Planetary Science

Weather on the Pegasi Planets

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Science  12 Apr 2002:
Vol. 296, Issue 5566, pp. 219
DOI: 10.1126/science.296.5566.219b

Fifteen of the 73 extrasolar planets have nearly circular orbits and are within 0.1 astronomical unit of their solar-type star. These Pegasi planets, named after the first extrasolar planet 51 Peg b, are so close to their parent star that they are bombarded by intense stellar irradiation, which influences atmospheric dynamics and even the size of the planet.

In a pair of papers, Guillot and Showman model the radial temperature variations and atmospheric circulation of the extrasolar gas giant HD209458b, whose radius is known from direct measurement during a stellar transit. They can explain the larger-than-expected radius by proposing that 1% of the stellar radiation is converted in the planet's atmosphere into kinetic energy and then is transported as thermal energy into the convective core. This input of energy would reduce the rate at which the planet cools (and contracts) and allow for lower atmospheric temperatures, in accord with earlier calculations. In addition, the stellar flux in combination with day-night temperature asymmetries (of up to 500 K) could push the planet out of synchronous rotation with its star and generate clouds, winds (of up to 1 km per second), and other heterogeneous features.—LR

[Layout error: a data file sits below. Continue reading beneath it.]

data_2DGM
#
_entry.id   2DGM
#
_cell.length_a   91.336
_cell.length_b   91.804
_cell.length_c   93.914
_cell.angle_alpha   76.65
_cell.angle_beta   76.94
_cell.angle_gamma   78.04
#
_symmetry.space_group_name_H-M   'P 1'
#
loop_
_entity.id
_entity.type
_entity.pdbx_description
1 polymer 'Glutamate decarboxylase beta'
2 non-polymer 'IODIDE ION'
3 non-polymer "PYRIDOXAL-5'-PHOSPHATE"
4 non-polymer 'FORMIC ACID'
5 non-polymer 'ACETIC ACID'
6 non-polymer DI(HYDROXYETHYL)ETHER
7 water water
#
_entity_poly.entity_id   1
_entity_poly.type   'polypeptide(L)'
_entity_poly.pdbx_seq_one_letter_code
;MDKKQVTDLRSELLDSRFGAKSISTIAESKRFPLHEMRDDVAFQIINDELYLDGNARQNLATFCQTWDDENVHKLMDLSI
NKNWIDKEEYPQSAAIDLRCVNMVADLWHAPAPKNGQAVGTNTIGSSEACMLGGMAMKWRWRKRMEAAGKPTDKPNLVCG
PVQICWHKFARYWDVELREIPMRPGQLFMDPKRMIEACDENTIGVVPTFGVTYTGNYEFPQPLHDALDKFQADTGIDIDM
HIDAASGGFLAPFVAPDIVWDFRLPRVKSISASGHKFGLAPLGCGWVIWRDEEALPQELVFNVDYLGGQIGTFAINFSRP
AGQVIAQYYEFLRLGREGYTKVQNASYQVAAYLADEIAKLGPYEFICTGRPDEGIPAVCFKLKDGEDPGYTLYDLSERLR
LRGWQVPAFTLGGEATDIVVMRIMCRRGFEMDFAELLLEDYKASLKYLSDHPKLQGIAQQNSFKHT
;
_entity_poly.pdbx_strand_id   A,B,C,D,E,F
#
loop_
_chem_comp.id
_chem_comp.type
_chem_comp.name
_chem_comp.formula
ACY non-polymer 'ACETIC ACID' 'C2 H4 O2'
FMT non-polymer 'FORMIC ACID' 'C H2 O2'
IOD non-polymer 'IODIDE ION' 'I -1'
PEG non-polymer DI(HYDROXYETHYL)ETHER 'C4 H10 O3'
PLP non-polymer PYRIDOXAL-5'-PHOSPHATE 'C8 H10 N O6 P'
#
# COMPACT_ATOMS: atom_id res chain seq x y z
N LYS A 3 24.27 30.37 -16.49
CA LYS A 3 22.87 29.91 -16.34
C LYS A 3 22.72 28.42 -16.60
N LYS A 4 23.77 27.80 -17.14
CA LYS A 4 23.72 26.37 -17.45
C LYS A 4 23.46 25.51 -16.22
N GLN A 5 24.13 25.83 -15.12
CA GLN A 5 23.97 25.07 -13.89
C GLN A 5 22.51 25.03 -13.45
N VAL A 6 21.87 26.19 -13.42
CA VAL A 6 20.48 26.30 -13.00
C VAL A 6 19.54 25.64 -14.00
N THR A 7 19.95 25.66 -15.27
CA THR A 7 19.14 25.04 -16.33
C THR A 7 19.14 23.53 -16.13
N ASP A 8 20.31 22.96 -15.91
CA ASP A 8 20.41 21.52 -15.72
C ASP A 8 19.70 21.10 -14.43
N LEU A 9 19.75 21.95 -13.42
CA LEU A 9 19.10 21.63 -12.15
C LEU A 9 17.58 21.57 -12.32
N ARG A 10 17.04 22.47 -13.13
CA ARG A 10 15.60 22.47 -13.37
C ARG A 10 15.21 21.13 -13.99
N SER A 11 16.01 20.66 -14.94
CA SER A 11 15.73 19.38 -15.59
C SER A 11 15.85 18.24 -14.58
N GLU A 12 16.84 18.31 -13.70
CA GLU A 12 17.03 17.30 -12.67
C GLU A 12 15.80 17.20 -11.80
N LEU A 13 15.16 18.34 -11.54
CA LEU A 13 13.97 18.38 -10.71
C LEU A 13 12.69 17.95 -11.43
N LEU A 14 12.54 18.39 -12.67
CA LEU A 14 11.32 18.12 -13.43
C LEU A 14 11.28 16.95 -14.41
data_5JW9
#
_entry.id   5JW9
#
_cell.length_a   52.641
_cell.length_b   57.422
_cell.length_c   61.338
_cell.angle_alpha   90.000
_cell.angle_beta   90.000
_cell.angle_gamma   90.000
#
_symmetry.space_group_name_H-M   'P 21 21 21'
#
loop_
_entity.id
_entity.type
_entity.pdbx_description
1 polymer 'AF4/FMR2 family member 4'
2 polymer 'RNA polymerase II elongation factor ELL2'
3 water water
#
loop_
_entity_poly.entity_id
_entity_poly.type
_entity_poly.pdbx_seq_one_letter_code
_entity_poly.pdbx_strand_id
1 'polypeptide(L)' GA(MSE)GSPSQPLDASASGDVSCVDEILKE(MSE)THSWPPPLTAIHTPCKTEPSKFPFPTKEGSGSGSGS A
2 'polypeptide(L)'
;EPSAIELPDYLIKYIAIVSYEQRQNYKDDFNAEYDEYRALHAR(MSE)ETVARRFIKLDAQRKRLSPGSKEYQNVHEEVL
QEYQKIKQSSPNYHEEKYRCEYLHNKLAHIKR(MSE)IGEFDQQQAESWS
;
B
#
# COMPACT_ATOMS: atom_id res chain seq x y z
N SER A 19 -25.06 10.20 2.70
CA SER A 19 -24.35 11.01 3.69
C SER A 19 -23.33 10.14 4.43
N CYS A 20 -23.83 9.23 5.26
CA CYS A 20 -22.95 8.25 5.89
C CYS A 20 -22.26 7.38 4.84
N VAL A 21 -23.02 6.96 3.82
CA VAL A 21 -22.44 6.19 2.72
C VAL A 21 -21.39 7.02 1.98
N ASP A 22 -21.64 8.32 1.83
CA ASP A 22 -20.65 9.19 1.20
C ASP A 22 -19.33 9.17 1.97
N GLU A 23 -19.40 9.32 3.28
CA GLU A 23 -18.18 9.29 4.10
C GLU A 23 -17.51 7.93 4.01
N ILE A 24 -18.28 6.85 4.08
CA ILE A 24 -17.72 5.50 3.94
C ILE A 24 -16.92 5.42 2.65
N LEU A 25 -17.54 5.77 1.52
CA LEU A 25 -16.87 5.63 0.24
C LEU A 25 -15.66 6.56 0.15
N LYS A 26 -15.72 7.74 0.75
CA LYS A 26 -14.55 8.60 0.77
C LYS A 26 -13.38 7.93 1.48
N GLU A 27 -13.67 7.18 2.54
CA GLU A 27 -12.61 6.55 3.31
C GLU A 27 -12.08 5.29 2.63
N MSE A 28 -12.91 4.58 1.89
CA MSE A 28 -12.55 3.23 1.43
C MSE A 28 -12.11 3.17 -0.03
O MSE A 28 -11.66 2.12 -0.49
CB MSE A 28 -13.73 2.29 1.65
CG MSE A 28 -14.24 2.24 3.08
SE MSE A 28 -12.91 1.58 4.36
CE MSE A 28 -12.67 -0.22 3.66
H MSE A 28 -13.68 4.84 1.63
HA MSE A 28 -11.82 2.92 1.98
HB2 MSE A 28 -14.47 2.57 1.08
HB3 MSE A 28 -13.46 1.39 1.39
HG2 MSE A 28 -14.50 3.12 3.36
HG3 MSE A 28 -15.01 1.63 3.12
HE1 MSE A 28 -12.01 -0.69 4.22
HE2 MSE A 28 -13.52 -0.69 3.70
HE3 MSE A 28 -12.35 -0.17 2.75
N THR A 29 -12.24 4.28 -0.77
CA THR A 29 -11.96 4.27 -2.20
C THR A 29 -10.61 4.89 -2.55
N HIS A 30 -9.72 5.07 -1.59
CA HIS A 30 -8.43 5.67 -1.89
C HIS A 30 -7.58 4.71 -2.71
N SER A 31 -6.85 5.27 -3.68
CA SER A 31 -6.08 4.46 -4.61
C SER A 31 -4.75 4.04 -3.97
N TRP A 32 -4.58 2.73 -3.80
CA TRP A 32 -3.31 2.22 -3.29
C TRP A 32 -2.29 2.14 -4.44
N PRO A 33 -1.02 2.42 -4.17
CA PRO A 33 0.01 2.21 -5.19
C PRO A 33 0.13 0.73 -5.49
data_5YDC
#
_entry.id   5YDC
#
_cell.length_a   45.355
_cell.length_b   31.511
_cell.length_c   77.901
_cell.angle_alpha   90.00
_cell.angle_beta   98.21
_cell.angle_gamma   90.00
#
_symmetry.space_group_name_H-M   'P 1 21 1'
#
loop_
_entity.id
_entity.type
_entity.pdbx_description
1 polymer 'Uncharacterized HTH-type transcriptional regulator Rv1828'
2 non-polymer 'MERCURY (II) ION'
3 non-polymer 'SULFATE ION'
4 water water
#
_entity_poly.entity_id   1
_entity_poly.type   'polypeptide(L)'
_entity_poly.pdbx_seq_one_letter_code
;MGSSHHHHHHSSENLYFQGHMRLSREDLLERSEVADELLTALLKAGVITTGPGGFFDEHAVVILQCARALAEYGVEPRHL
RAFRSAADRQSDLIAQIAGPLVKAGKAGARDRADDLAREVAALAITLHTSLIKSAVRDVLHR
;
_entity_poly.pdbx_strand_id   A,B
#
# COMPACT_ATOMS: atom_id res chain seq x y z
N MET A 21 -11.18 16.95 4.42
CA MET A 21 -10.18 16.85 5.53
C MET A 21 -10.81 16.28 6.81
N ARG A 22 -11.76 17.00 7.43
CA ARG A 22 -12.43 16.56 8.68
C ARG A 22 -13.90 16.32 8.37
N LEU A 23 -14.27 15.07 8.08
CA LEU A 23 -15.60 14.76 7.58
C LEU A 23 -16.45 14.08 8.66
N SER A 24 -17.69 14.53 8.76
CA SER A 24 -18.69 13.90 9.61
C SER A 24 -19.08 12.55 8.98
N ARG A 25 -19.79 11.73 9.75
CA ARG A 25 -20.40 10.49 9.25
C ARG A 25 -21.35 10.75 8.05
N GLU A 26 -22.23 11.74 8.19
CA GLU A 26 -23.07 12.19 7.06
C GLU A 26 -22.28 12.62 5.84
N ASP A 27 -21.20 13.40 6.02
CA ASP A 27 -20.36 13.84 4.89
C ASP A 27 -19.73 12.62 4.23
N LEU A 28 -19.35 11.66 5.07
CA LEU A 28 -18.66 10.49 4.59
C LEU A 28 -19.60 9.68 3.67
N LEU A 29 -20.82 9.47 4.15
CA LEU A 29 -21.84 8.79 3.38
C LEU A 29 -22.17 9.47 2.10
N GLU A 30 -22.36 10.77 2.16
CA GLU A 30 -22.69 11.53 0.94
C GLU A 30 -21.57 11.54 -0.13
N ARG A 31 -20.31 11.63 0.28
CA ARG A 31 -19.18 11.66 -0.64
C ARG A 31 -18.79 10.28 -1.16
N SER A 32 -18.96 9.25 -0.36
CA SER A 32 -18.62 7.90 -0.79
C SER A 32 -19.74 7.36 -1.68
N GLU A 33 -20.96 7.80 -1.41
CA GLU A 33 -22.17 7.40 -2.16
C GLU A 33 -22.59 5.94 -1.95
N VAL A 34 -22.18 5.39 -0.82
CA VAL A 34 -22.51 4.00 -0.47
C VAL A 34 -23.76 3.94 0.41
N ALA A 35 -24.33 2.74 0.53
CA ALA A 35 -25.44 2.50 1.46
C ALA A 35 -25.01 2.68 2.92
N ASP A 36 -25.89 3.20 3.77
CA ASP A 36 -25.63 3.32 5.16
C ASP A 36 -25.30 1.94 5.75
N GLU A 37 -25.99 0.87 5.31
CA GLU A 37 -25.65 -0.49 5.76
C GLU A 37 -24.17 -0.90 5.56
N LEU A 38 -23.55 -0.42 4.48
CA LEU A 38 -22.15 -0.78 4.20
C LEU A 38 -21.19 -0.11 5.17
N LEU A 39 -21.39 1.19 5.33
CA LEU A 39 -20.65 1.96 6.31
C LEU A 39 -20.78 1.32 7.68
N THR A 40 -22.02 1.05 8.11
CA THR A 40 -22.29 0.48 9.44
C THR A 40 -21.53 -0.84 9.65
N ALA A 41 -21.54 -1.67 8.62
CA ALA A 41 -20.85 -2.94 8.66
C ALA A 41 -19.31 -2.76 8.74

Astron. Astrophys.385, 156; 166 (2002).


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